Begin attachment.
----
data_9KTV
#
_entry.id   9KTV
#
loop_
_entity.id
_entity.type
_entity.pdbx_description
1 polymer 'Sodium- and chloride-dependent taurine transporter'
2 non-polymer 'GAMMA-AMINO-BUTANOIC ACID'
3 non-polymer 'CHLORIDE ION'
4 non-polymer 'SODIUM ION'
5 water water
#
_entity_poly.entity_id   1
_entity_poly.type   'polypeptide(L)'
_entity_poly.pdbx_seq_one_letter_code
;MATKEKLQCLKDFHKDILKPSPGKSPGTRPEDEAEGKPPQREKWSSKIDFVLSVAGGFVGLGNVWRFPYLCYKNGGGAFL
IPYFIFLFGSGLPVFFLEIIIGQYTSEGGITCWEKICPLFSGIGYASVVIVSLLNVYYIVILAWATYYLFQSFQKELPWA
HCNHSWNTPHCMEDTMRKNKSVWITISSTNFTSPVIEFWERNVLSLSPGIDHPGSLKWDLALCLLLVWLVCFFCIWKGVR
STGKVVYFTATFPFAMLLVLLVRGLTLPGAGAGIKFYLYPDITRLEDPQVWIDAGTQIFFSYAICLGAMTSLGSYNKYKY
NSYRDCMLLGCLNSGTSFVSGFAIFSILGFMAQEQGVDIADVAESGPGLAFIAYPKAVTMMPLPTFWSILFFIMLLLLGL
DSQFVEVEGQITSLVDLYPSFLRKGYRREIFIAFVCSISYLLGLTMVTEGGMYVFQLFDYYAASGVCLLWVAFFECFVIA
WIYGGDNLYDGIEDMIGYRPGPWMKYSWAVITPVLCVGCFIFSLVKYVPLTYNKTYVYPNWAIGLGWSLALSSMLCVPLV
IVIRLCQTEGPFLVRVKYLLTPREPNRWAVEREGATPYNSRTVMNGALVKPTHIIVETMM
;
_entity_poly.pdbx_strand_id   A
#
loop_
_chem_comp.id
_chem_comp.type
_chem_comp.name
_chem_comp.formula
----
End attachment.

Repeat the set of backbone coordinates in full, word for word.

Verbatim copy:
data_9KTV
#
_entry.id   9KTV
#
loop_
_entity.id
_entity.type
_entity.pdbx_description
1 polymer 'Sodium- and chloride-dependent taurine transporter'
2 non-polymer 'GAMMA-AMINO-BUTANOIC ACID'
3 non-polymer 'CHLORIDE ION'
4 non-polymer 'SODIUM ION'
5 water water
#
_entity_poly.entity_id   1
_entity_poly.type   'polypeptide(L)'
_entity_poly.pdbx_seq_one_letter_code
;MATKEKLQCLKDFHKDILKPSPGKSPGTRPEDEAEGKPPQREKWSSKIDFVLSVAGGFVGLGNVWRFPYLCYKNGGGAFL
IPYFIFLFGSGLPVFFLEIIIGQYTSEGGITCWEKICPLFSGIGYASVVIVSLLNVYYIVILAWATYYLFQSFQKELPWA
HCNHSWNTPHCMEDTMRKNKSVWITISSTNFTSPVIEFWERNVLSLSPGIDHPGSLKWDLALCLLLVWLVCFFCIWKGVR
STGKVVYFTATFPFAMLLVLLVRGLTLPGAGAGIKFYLYPDITRLEDPQVWIDAGTQIFFSYAICLGAMTSLGSYNKYKY
NSYRDCMLLGCLNSGTSFVSGFAIFSILGFMAQEQGVDIADVAESGPGLAFIAYPKAVTMMPLPTFWSILFFIMLLLLGL
DSQFVEVEGQITSLVDLYPSFLRKGYRREIFIAFVCSISYLLGLTMVTEGGMYVFQLFDYYAASGVCLLWVAFFECFVIA
WIYGGDNLYDGIEDMIGYRPGPWMKYSWAVITPVLCVGCFIFSLVKYVPLTYNKTYVYPNWAIGLGWSLALSSMLCVPLV
IVIRLCQTEGPFLVRVKYLLTPREPNRWAVEREGATPYNSRTVMNGALVKPTHIIVETMM
;
_entity_poly.pdbx_strand_id   A
#
loop_
_chem_comp.id
_chem_comp.type
_chem_comp.name
_chem_comp.formula